Imagine the addition of one simple number, easy to calculate using simple arithmetic, to your existing method of evaluating companies and substantially increasing your returns.
As you know I am constantly on the lookout for research papers with brilliant insights that, when implemented lead to substantial index beating performance over long periods of time.
The three authors were onto something remarkable.
Apart from finding, once again, that a value (buying undervalued companies) beats a growth (buying expensive companies) based investment strategy, they also did something else.
They wanted to see if net share buybacks had any impact on the share price returns in subsequent years.
And here is where they really stumbled onto something.
They tested this insight over a period of 30 years from May 1972 to April 2002 to make sure it works.
The paper is a typical academic research paper that is not always easy to read and understand and is filled with jargon and statistical language, but here is the essence of the study.
The authors started with the assumption that management knows when the shares of the company they work for are undervalued and overvalued.
It thus follow that if a company’s shares are overvalued it would be advantageous for the company to issue shares and if the shares are undervalued management would be more likely to buy shares back.
The issuance or repurchase of shares by companies is thus a signal by management that the company is over- or undervalued.
In the study they tested this line of thought with remarkable results.
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The study uses the previous year’s net share issuance (shares issued minus shares repurchased) as an indication of management’s actions. A negative net issuance number indicates net share buybacks.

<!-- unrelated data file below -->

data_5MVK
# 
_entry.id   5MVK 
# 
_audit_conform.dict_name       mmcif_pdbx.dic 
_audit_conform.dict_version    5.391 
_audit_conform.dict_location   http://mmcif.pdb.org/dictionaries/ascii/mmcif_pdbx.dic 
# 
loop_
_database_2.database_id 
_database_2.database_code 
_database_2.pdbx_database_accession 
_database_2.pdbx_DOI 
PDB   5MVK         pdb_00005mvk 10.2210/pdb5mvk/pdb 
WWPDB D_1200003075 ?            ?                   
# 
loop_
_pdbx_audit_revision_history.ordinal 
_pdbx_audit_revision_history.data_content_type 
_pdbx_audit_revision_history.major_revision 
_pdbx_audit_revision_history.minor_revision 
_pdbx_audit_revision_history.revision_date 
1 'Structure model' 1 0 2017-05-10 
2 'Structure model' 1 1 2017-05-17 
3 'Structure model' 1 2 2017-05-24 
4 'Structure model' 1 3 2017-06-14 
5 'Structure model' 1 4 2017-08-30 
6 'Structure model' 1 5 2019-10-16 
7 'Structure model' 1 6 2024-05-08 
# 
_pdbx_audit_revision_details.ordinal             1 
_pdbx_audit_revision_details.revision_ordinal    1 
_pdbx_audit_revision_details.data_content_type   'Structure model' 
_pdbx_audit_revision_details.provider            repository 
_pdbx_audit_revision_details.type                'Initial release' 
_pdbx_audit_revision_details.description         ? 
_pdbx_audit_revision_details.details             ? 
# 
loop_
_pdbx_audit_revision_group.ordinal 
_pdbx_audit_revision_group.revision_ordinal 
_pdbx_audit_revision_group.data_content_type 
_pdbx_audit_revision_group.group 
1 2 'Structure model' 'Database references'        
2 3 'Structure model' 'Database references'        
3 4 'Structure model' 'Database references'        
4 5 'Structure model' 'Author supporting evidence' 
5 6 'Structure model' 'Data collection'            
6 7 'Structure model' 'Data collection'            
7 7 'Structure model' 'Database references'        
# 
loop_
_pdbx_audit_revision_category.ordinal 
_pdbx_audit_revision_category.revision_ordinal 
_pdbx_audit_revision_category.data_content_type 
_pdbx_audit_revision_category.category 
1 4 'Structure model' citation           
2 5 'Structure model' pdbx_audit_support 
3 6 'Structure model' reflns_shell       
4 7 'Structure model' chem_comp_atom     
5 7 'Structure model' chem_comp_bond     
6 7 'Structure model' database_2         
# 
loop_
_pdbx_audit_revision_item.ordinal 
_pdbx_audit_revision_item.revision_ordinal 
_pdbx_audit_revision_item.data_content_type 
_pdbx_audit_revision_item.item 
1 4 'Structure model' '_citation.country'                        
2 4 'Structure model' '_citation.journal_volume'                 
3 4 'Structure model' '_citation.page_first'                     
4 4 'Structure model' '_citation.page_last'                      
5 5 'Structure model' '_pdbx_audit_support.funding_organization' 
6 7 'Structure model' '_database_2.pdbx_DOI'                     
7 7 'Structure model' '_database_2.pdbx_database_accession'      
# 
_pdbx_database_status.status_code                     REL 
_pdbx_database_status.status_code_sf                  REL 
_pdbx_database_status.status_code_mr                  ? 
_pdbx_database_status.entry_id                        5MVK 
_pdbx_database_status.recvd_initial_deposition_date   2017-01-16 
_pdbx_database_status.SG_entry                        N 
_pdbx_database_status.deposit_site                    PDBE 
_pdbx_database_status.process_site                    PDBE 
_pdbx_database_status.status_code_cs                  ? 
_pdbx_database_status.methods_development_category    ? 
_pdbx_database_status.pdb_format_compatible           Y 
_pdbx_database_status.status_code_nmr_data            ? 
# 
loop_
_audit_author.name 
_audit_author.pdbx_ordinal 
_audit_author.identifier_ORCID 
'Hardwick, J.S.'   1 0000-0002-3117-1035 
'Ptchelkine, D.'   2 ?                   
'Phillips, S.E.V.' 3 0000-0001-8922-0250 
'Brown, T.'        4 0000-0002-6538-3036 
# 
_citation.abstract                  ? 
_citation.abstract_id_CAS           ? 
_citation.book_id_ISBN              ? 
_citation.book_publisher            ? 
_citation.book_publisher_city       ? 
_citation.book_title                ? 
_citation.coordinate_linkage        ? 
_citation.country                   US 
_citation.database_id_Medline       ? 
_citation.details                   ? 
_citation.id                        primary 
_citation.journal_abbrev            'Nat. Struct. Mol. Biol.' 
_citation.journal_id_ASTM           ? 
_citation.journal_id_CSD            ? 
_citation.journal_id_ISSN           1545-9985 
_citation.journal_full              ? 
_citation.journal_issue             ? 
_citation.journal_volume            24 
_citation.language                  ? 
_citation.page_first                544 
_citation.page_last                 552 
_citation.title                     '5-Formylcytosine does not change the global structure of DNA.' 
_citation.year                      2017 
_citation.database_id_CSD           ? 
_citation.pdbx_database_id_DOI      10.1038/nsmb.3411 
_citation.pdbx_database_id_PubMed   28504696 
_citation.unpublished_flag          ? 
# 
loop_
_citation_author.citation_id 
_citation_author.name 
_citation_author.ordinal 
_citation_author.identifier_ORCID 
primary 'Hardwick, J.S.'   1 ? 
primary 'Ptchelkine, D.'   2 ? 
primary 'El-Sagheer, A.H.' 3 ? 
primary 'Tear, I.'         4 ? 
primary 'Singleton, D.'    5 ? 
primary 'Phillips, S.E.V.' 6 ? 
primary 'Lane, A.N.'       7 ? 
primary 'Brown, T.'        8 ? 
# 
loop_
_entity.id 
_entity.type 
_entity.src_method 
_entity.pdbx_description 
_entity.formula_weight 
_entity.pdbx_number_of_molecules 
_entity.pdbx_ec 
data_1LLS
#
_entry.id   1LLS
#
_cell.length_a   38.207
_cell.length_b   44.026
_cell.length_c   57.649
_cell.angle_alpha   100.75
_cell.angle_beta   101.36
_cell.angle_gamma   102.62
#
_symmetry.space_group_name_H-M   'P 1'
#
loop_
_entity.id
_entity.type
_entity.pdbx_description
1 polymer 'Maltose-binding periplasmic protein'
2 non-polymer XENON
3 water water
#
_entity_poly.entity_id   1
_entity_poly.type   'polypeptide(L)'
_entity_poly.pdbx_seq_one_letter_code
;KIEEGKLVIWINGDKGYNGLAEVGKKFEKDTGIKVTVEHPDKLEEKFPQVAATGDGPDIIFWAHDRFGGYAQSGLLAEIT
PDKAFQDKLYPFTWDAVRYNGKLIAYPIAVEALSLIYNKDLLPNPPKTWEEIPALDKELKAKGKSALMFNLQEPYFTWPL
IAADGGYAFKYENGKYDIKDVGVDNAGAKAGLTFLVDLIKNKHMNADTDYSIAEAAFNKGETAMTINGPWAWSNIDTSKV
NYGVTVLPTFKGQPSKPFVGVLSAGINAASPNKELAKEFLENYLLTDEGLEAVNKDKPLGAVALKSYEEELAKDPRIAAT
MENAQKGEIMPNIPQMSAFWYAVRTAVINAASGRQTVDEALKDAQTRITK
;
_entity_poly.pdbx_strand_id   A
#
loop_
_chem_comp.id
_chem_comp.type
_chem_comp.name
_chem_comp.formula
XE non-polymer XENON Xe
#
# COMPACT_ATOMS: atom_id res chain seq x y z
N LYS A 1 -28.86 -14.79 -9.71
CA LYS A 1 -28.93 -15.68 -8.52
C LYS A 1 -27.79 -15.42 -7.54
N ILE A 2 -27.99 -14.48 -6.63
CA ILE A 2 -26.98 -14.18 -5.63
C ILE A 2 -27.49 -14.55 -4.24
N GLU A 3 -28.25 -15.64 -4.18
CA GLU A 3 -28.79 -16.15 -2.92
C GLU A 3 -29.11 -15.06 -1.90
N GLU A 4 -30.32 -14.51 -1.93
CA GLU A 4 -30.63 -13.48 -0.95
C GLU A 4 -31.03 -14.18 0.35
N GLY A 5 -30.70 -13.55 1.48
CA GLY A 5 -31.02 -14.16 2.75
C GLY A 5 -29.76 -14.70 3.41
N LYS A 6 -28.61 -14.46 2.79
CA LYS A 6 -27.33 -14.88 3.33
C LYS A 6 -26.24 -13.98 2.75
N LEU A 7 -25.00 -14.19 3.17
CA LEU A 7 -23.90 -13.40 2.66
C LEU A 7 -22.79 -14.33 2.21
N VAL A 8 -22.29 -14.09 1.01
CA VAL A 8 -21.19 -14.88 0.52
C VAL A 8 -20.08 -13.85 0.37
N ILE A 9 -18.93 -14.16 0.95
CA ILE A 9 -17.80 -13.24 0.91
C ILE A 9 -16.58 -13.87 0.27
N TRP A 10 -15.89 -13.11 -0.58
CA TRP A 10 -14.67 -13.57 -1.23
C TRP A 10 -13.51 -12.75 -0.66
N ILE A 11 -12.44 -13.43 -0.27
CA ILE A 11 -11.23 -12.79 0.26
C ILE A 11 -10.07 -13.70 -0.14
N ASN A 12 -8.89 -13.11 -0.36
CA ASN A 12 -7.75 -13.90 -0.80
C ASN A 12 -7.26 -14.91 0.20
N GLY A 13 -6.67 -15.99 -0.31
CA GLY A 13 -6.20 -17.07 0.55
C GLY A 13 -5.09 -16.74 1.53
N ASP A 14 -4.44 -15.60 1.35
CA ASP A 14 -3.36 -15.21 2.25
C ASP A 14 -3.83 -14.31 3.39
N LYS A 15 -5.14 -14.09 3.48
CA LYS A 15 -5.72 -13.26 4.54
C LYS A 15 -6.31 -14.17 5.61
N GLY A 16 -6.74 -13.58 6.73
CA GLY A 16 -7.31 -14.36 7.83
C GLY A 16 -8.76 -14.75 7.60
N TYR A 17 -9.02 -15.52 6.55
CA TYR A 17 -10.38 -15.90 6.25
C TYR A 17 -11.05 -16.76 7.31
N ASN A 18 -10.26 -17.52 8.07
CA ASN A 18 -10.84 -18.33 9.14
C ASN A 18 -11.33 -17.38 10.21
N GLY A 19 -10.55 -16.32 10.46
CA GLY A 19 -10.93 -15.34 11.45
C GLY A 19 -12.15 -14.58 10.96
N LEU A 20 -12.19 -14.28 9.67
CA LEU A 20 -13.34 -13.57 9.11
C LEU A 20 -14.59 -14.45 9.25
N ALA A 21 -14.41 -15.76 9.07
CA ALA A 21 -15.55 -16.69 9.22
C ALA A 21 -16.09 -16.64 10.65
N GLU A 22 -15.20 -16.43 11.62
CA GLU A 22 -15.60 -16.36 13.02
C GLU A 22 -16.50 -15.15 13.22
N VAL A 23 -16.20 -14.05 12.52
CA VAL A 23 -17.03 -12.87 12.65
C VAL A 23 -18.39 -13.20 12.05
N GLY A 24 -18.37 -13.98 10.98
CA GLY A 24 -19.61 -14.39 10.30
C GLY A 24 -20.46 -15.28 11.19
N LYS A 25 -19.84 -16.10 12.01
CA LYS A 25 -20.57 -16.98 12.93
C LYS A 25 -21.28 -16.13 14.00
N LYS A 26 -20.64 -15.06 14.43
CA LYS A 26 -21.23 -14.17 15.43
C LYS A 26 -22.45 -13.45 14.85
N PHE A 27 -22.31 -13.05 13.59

The paper tested a number of value strategies all with the same remarkable results.
In the example below I used only one of the value strategies they tested, buying low price to book (“P/B”) ratio companies.
The researchers looked at the returns of a low P/B investment strategy over 30 years. They then sorted these companies into two groups, net issuer or net re-purchaser of shares.
The following graph shows the performance of this low P/B strategy over 30 years. And shows the average returns from one to four years after the shares were purchased.
As you can see the results are really significant.
With companies buying back shares substantially outperforming a simple value strategy of buying low P/B companies. And the effect continues for four years after the shares were purchased.
Even more important though is that low price to book companies that were net issuers of shares substantially underperformed the simple value strategy.
If the difference in performance do not look significant to you remember that these results were measured over a 30 year period.
To illustrate, the first year returns of net buybacks companies outperformed the low P/B strategy by 3.6% on average over the 30 years.
If you invested $1,000 in the low P/B strategy if would over 30 years grow to $139,770. However if you invested only in the companies that bought back shares your $1,000 would have grown to 344,579… nearly 2.5 times more.
Call me conservative but I think this is a significant difference.
The study also tested other value strategies such as low price to cash flow and low price to earnings strategies. In each case just buying the companies that have bought back shares would have substantially boosted your returns.
I am not a growth investor but should you be the study has good news for you too.
It found exactly the same for growth companies. Only investing in companies that have bought back shares would have substantially increased your returns.
I know plodding through studies like these is not much fun but their results are significant. And they are one of the few objective measurements of something you think may work in investing actually does.
And if you thus put all the studies that have shown significant index outperformance over time together you have an extremely high probability of generating outstanding returns and substantially outperforming the markets.
This is what I have done when developing my investment strategy, I looked at all the academic studies that have shown excellent results over long periods of time (in up and down markets) and combined them into one strategy that substantially increases my probability of generating outstanding returns.
I use the results from these studies to identify possible investments, which I then analyse further and invest in along with my subscribers.